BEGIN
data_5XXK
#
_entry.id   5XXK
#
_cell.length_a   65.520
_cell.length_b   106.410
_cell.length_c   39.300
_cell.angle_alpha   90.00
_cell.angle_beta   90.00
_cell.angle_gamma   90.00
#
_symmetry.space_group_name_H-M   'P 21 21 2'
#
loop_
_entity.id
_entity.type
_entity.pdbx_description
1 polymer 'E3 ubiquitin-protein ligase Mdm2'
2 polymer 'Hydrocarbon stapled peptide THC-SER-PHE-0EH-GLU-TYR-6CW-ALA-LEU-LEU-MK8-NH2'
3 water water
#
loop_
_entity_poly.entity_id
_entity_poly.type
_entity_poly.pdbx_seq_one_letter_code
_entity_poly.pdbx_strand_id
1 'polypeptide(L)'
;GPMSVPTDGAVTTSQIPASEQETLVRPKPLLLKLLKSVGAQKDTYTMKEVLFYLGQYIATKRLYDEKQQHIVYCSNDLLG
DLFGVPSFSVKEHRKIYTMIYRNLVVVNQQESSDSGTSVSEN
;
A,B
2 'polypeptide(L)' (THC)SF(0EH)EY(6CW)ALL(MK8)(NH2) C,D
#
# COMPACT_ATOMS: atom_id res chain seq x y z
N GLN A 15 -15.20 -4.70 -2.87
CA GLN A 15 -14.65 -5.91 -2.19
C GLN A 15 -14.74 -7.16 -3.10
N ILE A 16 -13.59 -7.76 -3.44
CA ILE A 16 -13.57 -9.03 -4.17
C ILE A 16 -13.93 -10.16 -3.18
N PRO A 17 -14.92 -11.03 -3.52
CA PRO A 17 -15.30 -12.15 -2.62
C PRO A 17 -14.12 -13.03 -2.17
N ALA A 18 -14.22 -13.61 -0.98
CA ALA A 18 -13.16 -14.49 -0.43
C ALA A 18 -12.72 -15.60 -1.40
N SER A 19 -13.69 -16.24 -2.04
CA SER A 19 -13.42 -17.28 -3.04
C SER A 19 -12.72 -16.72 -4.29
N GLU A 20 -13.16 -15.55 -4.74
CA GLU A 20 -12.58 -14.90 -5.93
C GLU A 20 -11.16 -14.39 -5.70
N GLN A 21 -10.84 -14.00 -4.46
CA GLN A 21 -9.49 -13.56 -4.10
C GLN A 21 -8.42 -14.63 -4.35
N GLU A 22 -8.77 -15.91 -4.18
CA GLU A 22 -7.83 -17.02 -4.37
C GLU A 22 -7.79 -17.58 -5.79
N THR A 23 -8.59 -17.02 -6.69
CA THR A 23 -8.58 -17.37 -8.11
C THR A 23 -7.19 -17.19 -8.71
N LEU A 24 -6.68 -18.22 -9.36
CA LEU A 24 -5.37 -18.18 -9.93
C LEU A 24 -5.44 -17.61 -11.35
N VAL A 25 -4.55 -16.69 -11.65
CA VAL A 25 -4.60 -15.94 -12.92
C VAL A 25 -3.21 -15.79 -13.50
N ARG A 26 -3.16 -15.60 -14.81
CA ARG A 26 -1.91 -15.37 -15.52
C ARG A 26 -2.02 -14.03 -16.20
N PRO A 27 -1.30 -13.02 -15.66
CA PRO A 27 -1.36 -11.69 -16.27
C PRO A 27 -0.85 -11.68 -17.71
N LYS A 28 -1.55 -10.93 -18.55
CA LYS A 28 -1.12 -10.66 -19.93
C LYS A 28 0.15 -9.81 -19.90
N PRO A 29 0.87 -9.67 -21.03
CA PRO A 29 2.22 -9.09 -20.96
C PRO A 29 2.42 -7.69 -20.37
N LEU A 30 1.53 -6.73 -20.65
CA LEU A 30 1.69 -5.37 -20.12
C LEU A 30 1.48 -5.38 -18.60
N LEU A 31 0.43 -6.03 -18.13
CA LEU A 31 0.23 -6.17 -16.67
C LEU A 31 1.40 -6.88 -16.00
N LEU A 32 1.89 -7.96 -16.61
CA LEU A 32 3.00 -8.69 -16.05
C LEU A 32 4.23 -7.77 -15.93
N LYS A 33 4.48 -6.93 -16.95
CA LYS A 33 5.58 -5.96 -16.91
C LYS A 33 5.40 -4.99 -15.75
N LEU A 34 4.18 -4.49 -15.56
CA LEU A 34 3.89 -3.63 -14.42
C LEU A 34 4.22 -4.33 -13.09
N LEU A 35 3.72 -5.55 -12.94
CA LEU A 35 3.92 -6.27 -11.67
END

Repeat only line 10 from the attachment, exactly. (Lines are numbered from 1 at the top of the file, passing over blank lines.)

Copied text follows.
_cell.angle_gamma   90.00